RedHat Enterprise: Also from Gerardo Luna:
"Just to let you know that your tutorial from ssl and sendmail, works perfectly fine with red hat enterprise edition 3.1 using sendmail version 8.12.11-3 with outlook 2003, outlook express using windows xp. I followed the same steps I mentioned when I installed it on red hat 9.
I am also using it along with the mailscanner (http://www.sng.ecs.soton.ac.uk/mailscanner/) which works perfectly fine and mcafee for linux, f-prot and bitdefender for linux."
Mandrake 10.0: (major thanks to Simon Lewis) Largely the same as for RedHat 8 and higher, but with a few fixes to the Mandrake installation defaults:
localhost.localdomainIf these are wrong, sendmail will take forever to start up.
Intro. I did this on RedHat 7.3, from RedHat RPMs, several of which I built from RH 8.0 source RPMs in order to get the newer versions of things. An explanation of source RPMs is beyond the scope of this document, but the References section at the end has links to SRPM info. Suffice it to say here that the point was, I wanted sendmail 8.12, but I didn't want to upgrade to RH 8.0 just to get it, and the newest version in the stock RH 7.3 downloads department was 8.11. I could've gone elsewhere (like RawHide) to get a sendmail 8.12 RPM for RedHat 7.3, but I wanted to deviate as little as possible from the stock RH setup, so I elected to use RH 8 rpms but rebuild and install them on my RH 7.3 machine. That may be rather insane.
You will need to be root for most of these steps.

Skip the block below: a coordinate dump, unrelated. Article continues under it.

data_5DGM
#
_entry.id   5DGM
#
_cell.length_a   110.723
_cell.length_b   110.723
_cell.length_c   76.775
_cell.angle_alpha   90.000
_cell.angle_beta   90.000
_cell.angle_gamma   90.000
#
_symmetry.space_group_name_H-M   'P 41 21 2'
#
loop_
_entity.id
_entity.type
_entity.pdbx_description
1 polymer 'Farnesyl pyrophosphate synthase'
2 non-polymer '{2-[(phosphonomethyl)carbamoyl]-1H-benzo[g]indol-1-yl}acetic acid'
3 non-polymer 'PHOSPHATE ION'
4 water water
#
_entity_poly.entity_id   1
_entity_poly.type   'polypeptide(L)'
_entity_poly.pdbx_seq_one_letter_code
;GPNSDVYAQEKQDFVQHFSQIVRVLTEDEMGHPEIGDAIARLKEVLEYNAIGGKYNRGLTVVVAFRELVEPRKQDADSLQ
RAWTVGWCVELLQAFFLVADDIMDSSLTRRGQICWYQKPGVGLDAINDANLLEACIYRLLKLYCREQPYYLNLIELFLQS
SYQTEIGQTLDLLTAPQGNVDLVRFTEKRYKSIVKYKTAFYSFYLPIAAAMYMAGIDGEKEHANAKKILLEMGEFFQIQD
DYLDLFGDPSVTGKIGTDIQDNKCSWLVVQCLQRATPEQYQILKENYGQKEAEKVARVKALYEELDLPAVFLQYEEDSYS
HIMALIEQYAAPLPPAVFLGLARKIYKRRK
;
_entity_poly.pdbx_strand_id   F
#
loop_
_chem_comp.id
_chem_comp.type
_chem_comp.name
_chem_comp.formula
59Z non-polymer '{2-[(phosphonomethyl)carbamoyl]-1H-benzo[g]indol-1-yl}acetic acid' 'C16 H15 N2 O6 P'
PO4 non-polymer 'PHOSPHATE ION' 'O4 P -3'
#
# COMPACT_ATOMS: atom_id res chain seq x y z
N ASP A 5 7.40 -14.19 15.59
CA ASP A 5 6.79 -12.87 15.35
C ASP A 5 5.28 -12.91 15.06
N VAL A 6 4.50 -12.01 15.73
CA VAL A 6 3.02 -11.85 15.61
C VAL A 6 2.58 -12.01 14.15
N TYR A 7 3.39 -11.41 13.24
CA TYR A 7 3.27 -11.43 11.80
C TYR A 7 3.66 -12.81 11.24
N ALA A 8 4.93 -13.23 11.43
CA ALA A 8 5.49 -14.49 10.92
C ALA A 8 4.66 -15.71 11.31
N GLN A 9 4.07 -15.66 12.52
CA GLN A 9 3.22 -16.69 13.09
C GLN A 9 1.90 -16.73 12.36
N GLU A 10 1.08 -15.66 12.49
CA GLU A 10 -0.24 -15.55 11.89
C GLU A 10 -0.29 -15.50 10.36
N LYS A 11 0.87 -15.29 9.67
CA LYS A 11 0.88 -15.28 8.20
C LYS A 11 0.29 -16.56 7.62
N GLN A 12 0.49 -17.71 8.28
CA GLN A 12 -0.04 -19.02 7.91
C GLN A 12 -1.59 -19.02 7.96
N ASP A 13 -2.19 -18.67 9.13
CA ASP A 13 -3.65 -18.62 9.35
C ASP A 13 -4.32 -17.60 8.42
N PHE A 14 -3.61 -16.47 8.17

STEP 1: BACKUP. Before doing anything else, back up all your sendmail configuration files! Some of these may be under /etc rather than /etc/mail. To find out, type
sendmail -d0.20 -bv | grep sendmail.cfYou should get output similar to one or more of these:
Conf file: /etc/mail/sendmail.cf (default for MTA) Conf file: /etc/mail/sendmail.cf (selected) Def Conf file: /etc/sendmail.cf
Make copies of these files and put them in a safe place, like /root.
/etc/mail/sendmail.cf /etc/mail/sendmail.mc if it exists /etc/mail/access /etc/mail/virtusertable /etc/aliases
STEP 2: Installing everything you need. Somewhere along the way in this process, I had to stop and install about a trillion packages to satisfy dependencies. So let's start there. These are listed in no particular order, and some may have to be installed before others. Some satisfy dependencies needed for building the new sendmail rpm, whereas others are required for building and installing the new version of cyrus-sasl. Paths shown for convenience, adjust accordingly for your download mirror of choice.
Be sure to install the rpm-build package before you install source RPMs, so it creates the proper directory structure under /usr/src:
/usr/src/redhat /usr/src/redhat/BUILD /usr/src/redhat/RPMS /usr/src/redhat/RPMS/athlon /usr/src/redhat/RPMS/i386 /usr/src/redhat/RPMS/i486 /usr/src/redhat/RPMS/i586 /usr/src/redhat/RPMS/i686 /usr/src/redhat/RPMS/noarch /usr/src/redhat/SOURCES /usr/src/redhat/SPECS /usr/src/redhat/SRPMS
Partial explanation of the components of this hierarchy:
/usr/src/redhatTop of the directory hierarchy where RedHat SRPMS will place spec and source files.
/usr/src/redhat/BUILDWhere the actual source tarball will be unpacked, altered, and compiled by the RPM build process.
/usr/src/redhat/RPMS/i386Where the finished RPMs will go. You can then install them on your system like any stock RPM from RedHat. The number may be different, e.g. i686, athlon, or noarch, depending on your architecture and build settings.